Mark Mellman: The GOP race, then and now

Mark Mellman: The GOP race, then and now

I last examined the Republican presidential nominating contest in February — and my thoughts proved, well, worthless.

“For now,” I concluded, “keep an eye on [Scott] Walker and recognize that [Chris] Christie’s stock is overhyped. [Jeb] Bush and [Rand] Paul have real work to do — others can still win it, but [Donald] Trump won’t.”

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I don’t think I’ve written more embarrassing words, but having freely confessed my errors, I’m ready to take another stab — hopefully one with a little more shelf life.

What has happened since February is important. 

Wisconsin Gov. Scott Walker was then leading in Iowa and running second in New Hampshire. Moreover, while a number of voters didn’t know him, few disliked him.

That changed. 

Walker proved inept as a national candidate, unable to hold his own in debates or interviews. And to prove his ineptitude, he misspent vast sums of money, leaving him broke long before the starting gate even opened.

By contrast, in February, four months before his announcement, Donald TrumpDonald John TrumpJimmy Carter: 'I hope there's an age limit' on presidency White House fires DHS general counsel: report Trump to cap California trip with visit to the border MORE was, I said, “disliked by everyone, everywhere.”

Days before my piece, the Des Moines Register/Bloomberg poll put him at 1 percent in the Hawkeye State, while other polls had him between 2 percent and 4 percent in New Hampshire.

And while 28 percent of Iowa Republicans had a favorable impression of him, a vast 68 percent harbored unfavorable views. New Hampshire results were similar.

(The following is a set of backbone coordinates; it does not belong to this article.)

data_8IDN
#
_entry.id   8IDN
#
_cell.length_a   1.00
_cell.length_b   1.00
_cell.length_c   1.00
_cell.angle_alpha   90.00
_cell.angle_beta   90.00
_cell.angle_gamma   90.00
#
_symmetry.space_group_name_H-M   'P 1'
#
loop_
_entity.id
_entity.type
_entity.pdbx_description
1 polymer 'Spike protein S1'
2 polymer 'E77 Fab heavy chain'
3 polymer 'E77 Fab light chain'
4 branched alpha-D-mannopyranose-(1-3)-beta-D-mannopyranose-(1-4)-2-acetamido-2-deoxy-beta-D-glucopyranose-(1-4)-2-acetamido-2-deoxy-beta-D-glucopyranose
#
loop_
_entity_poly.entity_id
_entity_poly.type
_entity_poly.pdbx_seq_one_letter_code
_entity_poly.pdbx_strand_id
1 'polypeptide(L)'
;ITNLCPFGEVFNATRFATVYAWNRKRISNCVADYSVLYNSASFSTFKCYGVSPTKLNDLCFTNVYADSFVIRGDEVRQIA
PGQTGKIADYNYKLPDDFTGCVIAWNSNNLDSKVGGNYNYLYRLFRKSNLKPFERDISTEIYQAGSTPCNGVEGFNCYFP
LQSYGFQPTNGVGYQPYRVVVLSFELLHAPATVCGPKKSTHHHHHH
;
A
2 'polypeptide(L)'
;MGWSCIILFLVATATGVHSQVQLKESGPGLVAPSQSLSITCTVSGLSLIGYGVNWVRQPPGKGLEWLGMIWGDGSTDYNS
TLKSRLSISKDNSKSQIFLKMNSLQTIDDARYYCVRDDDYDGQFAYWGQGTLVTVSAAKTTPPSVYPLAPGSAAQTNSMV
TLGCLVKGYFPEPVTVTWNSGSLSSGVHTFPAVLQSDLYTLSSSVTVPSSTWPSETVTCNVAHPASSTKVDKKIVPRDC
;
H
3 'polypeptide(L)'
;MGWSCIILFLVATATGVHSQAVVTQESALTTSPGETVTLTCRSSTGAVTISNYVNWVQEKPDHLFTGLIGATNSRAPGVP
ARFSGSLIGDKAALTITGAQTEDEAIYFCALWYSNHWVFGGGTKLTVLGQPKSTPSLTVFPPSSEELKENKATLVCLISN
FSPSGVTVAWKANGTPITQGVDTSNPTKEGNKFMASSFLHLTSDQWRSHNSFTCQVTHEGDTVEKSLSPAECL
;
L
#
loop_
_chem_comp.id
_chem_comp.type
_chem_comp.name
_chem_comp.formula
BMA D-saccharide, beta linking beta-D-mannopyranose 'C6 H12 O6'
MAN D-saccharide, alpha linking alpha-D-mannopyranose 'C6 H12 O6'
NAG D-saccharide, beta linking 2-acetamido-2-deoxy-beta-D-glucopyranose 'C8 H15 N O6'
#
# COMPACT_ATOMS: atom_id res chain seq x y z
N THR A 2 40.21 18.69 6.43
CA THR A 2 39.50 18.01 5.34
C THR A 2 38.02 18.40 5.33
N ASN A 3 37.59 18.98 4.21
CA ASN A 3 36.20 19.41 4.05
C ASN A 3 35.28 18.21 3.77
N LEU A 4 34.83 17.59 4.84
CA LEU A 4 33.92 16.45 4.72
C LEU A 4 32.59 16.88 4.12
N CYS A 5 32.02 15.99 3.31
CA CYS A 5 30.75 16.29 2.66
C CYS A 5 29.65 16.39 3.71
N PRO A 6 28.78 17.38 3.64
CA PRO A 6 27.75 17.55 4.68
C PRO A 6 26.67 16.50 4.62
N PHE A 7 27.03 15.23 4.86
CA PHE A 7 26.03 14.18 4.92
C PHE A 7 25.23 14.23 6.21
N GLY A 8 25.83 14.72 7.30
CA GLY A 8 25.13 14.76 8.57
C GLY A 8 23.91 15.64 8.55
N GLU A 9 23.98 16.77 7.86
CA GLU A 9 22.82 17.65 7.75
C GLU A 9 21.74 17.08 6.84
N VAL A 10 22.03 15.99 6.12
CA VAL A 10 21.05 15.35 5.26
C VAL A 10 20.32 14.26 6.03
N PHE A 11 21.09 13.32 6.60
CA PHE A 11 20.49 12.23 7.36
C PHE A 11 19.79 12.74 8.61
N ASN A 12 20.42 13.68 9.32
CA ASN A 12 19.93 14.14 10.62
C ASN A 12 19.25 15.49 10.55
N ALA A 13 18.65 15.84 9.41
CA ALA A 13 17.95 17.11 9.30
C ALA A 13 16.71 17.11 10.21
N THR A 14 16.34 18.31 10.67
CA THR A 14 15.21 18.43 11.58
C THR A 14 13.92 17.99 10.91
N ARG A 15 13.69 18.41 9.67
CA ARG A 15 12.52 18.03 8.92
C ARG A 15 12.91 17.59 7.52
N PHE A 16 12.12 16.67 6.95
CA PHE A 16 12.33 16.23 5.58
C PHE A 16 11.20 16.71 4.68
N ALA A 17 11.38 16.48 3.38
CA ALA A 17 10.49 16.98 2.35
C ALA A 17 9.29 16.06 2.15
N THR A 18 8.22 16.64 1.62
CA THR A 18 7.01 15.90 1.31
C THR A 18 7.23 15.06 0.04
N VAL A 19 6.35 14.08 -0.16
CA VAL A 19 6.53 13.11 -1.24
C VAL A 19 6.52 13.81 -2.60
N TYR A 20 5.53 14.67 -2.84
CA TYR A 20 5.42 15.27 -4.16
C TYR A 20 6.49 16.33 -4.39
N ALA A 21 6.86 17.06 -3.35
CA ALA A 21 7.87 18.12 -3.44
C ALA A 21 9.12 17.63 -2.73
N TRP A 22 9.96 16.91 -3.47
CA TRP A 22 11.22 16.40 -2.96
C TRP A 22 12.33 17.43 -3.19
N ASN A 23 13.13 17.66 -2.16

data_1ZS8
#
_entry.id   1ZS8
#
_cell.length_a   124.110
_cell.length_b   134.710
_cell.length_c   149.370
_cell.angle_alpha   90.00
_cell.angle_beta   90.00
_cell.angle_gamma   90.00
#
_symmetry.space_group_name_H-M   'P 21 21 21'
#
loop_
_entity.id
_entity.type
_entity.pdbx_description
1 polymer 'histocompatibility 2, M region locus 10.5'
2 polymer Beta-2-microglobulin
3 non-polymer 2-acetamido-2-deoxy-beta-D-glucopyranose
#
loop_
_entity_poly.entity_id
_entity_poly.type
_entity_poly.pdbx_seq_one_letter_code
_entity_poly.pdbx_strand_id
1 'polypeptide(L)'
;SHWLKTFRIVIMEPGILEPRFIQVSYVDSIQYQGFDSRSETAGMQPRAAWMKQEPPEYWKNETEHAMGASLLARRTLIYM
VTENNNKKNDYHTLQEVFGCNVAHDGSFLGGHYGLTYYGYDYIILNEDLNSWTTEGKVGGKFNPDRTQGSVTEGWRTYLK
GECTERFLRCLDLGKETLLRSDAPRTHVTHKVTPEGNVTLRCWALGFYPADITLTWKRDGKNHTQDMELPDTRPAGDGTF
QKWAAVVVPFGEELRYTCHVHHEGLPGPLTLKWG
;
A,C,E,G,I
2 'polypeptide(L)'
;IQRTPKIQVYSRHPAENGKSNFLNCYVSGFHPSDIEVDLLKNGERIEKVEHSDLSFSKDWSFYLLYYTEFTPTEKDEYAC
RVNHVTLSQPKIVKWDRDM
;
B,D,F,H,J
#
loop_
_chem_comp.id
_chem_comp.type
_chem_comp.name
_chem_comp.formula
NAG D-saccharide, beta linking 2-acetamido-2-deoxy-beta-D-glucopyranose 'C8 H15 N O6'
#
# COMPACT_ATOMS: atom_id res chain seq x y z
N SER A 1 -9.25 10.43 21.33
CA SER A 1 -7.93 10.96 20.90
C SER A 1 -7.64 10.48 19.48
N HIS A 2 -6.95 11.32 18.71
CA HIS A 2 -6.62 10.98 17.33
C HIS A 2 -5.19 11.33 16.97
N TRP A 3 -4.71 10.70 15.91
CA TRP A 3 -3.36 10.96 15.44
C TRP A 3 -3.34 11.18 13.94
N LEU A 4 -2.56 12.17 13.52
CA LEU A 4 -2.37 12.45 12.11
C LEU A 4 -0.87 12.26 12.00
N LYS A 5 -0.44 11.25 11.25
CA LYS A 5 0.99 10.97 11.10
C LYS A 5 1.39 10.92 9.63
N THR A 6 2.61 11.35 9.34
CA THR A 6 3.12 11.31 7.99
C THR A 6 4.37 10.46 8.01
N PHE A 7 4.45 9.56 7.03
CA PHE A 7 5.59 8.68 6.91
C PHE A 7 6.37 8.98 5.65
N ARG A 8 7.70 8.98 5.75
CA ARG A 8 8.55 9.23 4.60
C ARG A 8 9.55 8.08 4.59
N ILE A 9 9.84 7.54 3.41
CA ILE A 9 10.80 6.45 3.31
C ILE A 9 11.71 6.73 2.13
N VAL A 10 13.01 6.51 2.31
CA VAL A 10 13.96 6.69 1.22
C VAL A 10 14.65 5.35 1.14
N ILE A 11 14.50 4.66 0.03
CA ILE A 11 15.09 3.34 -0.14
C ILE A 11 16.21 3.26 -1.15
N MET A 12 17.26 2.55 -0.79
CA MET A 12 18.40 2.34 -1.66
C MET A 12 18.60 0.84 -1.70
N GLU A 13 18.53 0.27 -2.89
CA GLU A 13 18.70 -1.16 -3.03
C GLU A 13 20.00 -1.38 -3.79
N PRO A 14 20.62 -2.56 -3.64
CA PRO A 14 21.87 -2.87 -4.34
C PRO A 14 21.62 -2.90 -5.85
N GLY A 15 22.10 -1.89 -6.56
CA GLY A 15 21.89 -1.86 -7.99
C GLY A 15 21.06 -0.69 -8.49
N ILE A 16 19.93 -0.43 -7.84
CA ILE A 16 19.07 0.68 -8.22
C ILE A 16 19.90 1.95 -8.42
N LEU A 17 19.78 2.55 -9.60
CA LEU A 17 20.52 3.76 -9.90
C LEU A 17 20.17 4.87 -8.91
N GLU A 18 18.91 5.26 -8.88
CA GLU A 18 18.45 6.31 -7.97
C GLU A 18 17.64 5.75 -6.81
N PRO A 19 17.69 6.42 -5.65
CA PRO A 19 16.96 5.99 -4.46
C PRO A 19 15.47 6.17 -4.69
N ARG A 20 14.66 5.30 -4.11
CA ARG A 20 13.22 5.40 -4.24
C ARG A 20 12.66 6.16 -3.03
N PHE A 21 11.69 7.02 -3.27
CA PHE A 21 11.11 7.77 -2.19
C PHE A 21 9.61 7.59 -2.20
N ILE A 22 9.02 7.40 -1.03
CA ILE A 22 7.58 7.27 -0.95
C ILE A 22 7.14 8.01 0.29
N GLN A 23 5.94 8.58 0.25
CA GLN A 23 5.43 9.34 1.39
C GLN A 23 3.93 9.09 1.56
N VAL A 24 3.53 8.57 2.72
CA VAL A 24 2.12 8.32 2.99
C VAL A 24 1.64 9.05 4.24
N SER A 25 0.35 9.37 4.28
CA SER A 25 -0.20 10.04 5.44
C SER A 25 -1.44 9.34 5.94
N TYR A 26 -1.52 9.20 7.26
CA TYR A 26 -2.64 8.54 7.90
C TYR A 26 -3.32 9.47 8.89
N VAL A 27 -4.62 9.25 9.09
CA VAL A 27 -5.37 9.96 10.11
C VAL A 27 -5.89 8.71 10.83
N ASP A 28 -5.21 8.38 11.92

Being best known for saying “you’re fired” was apparently not a ticket to popularity. 

The real estate mogul’s surge began toward the end of July, after the press realized the spectacle he produced and began giving him blanket coverage and after his zealots gathered in huge rallies, signaling there was something to see here. 

In June and July, some 37 percent of the coverage of the whole presidential race on network news was devoted to Trump.

He then shot up to No. 1 in both early states. A New Hampshire NBC/Marist poll in September revealed a dramatic transformation, with 57 percent expressing favorable views of Trump and only 39 percent unfavorable.

Today the picture is slightly different. 

Trump still enjoys a wide lead in New Hampshire, but former surgeon Ben Carson has taken over the top spot in the HuffPollster averages in Iowa, though one of the two very latest polls does give the New Yorker a 1-point lead there. 

In February, I opined that despite leading in New Hampshire, “the underlying situation doesn’t augur well for [Jeb] Bush in either Iowa or New Hampshire.”

That at least still seems to be true, though one can never count out the leader in money and endorsements (endorsements, of course, don’t come from the same wing of the Republican Party as voters do).

The conventional wisdom insists it’s now Marco RubioMarco Antonio RubioRepublicans wary of US action on Iran California poll: Biden, Sanders lead Democratic field; Harris takes fifth The 13 Republicans needed to pass gun-control legislation MORE’s turn to move ahead. 

That conventional wisdom sometimes overwhelms the data. When a New Hampshire poll came out Tuesday, headlines breathlessly reported that the Florida senator had “tripled” his support. True, but when you recognize he went from 4 percent to 12 percent and was still in third place, it all seems a little less impressive.

To say I know what’s going to happen from here would be foolhardy.

At this point, Trump and Carson have to be taken seriously — as do GOP primary voters.

But they, particularly Trump, present an existential threat to the elected wing of the Republican Party, which will be decimated on Election Day if either of these men top the ticket. Republican electeds desperately need one (semi-) electable candidate to face the unelectable two for the balance of the primary season. 

If Donald Trump and/or Ben Carson emerge victorious from Iowa or New Hampshire, I believe the GOP establishment will quickly pick one person — most likely Rubio or Bush — and say, “You’re it. Everyone else out of the pool.” 

The donors will back them up because it will be a question of survival. 

Getting that nod may prove to be the final “primary” in the process.

Mellman is president of The Mellman Group and has worked for Democratic candidates and causes since 1982. Current clients include the minority leader of the Senate and the Democratic whip in the House.